By Mike McGann, Editor, The Times
That’s the good news.
The bad news is that he’s holding it in Historic Courtroom 1, limiting it to 100 people, it was announced Thursday and filled up within minutes — and no one can record the video. Some sort of modern-day Stasi will be at the door, demanding “papers, please” to make sure those lucky few who get to attend live in the Sixth Congressional District.
There are some additional criticisms that all of the questions are being pre-screened — Costello’s office says to prevent repetition, but it smells a bit fishy.
Oh and the whole event will last one whole hour. Generous.
While Costello, in published reports this week, suggests that no matter what he does he will face criticism, that doesn’t justify doing the wrong thing.
This is the wrong thing.
The right thing is holding an open to the public session at a local high school — announced well in advance, allow the questions as they come, allow videography/photography — hell, livestream the damn thing and take questions from Twitter — and take whatever verbal abuse you’re going to get like a grownup.
In other words, man up and do your job: face your employers, especially the ones you disagree with.
Yes, Costello and his supporters will complain about the potential for video being misused and repackaged for later TV commercials and how somehow that’s so unfair. They won’t note that as an incumbent — and one for whose party the congressional district was drawn — he already has vast advantages such as free media, gobs of cash from both his party and special interest groups, name ID and a bazillion other advantages.
Basically, all he has to do is not screw up too badly to get reelected.
Spoiler alert: he’s screwing up badly.
So when Chester County Democrats chair Brian McGinnis — new contender for the Valentino DiGiorgio Most Likely to Spontaneously Burst Into Flames While Issuing Incendiary Political Statements Award — says:
“Congressman Costello’s so-called town hall is nothing but a farce. Announced on Thursday afternoon for a Saturday event doesn’t give his constituents sufficient notice to register. The event is only open to 100 people and is located within a restricted setting. The Congressman is a coward, plain and simple. We pay his salary and for his benefits. The least he can do is pay the good people of the 6th Congressional district some respect by answering questions for more than an hour of his time.”
He kind of has a point when you scrape away the napalm.
Let’s set aside the fact that Costello’s Chester County colleagues Pat Meehan and Lloyd Smucker (beyond press releases) can only be found on the back of milk cartons, I know Costello knows better, but is caving in to fear.
Frightened people shouldn’t serve in government.
Unlike the vast majority of journalists, whose big worries (besides the fact that the entire industry is screwed) are either whether they have enough hair product for their next TV spot or whether their food stains clash with their outfits (yes, we really still have that sort of dichotomy), I’ve had to deal with angry voters. Really angry ones.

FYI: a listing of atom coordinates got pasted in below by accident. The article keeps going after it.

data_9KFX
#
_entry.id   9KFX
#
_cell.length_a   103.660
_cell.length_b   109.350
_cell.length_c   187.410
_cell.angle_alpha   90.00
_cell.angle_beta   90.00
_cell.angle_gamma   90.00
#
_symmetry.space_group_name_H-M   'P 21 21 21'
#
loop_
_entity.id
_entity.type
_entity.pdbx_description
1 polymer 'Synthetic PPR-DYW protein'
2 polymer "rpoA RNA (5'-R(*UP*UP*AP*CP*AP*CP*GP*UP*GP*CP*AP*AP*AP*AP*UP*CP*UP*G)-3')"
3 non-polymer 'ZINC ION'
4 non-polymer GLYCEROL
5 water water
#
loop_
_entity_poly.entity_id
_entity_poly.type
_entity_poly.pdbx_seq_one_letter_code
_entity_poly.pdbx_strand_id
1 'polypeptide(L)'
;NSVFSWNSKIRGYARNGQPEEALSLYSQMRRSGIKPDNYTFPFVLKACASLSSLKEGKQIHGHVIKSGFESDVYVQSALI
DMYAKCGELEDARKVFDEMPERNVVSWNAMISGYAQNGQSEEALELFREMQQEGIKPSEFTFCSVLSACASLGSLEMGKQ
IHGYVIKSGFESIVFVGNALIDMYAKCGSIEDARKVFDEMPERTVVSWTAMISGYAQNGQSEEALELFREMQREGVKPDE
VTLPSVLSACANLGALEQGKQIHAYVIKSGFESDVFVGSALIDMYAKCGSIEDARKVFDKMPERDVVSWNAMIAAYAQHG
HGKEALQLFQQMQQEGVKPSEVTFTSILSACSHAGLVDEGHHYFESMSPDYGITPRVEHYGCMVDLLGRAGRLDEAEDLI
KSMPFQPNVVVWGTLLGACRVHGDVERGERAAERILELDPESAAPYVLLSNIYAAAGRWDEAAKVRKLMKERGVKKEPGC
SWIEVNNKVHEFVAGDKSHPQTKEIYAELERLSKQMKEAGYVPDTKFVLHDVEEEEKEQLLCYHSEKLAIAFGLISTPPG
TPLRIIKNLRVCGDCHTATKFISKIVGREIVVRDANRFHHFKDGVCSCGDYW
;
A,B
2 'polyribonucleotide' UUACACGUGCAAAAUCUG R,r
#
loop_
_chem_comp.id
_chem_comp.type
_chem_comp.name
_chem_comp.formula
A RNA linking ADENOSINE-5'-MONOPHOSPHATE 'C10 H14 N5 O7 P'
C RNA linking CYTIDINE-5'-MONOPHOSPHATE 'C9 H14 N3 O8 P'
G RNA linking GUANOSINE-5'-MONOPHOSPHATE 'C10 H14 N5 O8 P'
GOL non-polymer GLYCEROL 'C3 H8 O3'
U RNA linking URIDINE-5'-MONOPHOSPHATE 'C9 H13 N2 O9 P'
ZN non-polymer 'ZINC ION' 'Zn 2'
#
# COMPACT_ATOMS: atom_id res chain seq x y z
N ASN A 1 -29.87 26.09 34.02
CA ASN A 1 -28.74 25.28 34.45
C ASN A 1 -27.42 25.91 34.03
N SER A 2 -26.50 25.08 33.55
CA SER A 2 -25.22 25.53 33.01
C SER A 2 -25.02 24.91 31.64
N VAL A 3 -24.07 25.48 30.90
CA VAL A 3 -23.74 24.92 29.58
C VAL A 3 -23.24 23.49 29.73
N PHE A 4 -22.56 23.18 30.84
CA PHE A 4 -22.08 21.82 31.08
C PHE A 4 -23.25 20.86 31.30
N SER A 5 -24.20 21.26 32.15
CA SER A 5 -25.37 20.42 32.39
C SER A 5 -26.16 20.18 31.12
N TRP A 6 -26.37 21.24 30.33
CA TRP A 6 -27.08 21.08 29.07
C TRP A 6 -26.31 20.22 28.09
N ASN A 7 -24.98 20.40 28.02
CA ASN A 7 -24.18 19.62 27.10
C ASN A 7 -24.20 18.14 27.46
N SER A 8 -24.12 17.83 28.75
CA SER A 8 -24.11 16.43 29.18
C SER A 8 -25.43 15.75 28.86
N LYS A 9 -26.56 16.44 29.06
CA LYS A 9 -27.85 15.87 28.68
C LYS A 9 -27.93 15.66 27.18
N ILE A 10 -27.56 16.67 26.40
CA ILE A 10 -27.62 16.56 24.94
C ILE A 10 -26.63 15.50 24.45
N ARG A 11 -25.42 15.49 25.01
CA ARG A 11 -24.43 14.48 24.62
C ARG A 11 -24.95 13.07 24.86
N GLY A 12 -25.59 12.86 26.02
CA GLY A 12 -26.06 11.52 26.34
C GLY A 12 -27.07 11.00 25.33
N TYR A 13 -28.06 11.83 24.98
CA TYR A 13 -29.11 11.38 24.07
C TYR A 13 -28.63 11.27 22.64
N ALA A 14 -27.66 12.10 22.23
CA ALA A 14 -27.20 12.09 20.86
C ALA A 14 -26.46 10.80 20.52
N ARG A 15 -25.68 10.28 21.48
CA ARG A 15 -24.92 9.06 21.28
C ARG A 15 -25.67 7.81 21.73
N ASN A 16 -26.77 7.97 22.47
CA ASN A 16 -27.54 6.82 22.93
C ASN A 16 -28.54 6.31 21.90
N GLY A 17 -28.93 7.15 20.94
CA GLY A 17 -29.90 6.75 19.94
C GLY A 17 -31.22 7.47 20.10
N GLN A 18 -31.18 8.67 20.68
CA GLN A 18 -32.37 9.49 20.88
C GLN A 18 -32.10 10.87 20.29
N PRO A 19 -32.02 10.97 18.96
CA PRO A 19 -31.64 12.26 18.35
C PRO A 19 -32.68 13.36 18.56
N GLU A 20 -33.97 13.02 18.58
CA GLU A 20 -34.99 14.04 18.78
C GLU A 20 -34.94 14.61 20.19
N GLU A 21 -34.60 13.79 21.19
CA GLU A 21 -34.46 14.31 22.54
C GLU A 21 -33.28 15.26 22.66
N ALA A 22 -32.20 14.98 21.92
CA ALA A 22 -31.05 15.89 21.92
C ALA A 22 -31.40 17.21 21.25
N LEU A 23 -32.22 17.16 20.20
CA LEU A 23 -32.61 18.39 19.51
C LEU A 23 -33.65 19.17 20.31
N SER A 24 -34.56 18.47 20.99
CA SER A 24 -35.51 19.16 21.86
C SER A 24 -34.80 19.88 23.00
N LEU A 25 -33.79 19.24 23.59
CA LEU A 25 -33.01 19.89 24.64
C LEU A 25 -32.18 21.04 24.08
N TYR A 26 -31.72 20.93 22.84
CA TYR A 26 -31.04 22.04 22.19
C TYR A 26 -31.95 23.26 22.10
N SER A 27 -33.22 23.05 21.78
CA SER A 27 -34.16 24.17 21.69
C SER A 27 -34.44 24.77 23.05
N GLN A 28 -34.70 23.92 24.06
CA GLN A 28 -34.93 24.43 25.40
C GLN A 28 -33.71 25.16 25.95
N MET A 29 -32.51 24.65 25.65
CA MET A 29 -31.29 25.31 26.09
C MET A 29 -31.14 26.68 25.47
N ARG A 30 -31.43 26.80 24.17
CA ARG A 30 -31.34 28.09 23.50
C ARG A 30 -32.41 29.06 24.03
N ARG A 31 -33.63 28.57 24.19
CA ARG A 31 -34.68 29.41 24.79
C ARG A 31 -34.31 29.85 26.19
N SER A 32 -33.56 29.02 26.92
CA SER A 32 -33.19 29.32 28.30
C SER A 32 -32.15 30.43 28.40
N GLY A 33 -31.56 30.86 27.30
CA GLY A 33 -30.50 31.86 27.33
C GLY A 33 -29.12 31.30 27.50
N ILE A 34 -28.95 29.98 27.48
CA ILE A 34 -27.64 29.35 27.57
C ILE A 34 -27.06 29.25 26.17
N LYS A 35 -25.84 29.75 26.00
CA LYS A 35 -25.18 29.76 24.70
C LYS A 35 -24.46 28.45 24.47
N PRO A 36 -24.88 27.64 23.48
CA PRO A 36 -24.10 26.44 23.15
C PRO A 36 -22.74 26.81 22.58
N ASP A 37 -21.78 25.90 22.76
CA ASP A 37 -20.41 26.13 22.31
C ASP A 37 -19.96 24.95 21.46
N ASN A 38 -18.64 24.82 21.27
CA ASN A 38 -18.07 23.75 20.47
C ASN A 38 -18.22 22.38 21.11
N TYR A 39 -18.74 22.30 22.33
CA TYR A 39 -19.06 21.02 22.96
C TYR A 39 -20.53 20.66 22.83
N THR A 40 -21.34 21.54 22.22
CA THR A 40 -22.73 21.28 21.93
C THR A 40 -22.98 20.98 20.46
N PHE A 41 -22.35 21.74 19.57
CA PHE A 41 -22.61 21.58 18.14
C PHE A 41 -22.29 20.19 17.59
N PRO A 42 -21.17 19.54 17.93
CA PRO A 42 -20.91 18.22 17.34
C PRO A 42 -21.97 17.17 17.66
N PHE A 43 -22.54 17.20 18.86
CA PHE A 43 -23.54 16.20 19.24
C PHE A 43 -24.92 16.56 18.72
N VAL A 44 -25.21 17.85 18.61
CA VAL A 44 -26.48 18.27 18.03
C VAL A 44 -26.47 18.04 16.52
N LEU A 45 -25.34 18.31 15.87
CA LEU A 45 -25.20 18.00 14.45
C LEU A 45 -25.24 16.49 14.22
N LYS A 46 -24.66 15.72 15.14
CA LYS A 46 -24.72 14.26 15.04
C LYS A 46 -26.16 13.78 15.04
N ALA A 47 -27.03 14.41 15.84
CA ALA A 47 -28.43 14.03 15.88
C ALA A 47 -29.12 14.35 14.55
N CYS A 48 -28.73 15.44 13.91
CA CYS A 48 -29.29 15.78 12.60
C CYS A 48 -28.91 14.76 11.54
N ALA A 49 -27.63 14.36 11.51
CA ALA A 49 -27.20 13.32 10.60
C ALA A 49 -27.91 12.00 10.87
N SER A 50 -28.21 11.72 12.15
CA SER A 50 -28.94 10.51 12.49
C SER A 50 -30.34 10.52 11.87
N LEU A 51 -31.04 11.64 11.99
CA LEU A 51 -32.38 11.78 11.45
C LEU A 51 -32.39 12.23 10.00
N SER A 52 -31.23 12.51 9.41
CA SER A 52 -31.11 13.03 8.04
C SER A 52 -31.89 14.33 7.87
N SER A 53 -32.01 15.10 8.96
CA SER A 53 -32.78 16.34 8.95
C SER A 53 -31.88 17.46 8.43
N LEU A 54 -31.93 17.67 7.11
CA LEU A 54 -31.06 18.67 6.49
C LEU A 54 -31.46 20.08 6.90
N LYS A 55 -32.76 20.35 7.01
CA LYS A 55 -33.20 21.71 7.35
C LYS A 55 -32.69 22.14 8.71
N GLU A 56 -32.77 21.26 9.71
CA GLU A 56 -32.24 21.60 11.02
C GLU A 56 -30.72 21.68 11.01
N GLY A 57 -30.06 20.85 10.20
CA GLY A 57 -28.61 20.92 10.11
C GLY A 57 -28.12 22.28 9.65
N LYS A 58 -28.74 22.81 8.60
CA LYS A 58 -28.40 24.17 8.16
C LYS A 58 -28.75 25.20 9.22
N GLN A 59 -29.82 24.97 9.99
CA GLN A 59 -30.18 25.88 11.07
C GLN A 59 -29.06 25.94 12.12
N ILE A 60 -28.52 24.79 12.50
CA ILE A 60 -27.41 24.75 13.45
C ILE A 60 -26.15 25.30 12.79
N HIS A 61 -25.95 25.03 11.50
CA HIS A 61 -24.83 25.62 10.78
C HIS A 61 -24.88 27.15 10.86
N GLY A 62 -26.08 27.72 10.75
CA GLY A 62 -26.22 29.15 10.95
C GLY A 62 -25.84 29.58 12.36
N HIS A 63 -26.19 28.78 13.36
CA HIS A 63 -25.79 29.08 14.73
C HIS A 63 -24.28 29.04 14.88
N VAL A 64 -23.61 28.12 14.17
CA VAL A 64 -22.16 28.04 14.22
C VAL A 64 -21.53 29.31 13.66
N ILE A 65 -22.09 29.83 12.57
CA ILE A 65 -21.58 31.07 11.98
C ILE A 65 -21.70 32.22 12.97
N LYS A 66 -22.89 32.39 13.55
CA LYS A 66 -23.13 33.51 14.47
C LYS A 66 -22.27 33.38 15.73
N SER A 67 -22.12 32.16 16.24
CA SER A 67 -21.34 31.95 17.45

As a Democrat running in Chester County back in the aughts, I had to deal with angry voters, a lot. As in screaming, spittle spewing, faux fetus-carrying, middle finger extending, tire slashing, swastika in front of my house painting fine citizens (and this will shock you, but most of them were Republicans). And that doesn’t even count the people in my own party who trashed me regularly because I was fiscally conservative, funny looking, the wrong gender/sexual orientation/race, opinionated, and actually willing to get off my ass and try and do something.
So, you can imagine my utter lack of sympathy here.
But aside from that, once again, Costello is listening to either the wrong voices in his head, or advisers who are deeply disconnected from reality. This kind of behavior is exactly why people hate politicians — and the kind of thing that leads to losing races. See 1994, 2006 and 2010 for references.
Typically, he has been smarter than this.
I suspect that today will come back to haunt Costello, which is too bad, because I think he is capable of doing great things in public life.
Maybe the most overlooked news of the week is that Gov. Tom Wolf’s budget and the one just passed by the state House and Senate Republicans aren’t all that far apart — and it is early April. It actually seems like a safe bet that the two will find enough common ground to get the budget done in June, well before the deadline of July 1.
Neither budget is one that makes anyone celebrate, mind you, as no one really wants to engage on fixing the structural deficit, the pension mess, school funding, and so on — but I suppose anything that makes it seem like our state government has a few grown ups in it is some progress.
One interesting issue that seems likely to come up: making local municipalities that use State Police begin to pay for it.
Personally, I think that’s a great idea. Because so many townships and boroughs use the State Police — and won’t fund local, regional police — the state has been sucking money out of road repair fund to pay additional policing costs. It is not fair that there is no consequence for local municipalities to shirk their responsibilities when it comes to public safety.
One of the current proposals calls for $25 per resident to be charged to those communities not funding police. I would argue that an additional $10 per resident should be added to pay for local fire/EMS service for those municipalities not funding it at an appropriate rate per resident.
This will lead to two positives: one, local municipalities will get serious about regional policing, instead of letting egos get in the way; second, more money will be directed to fix and rebuild failing roadways and bridges in the commonwealth.
This is an idea whose time has come.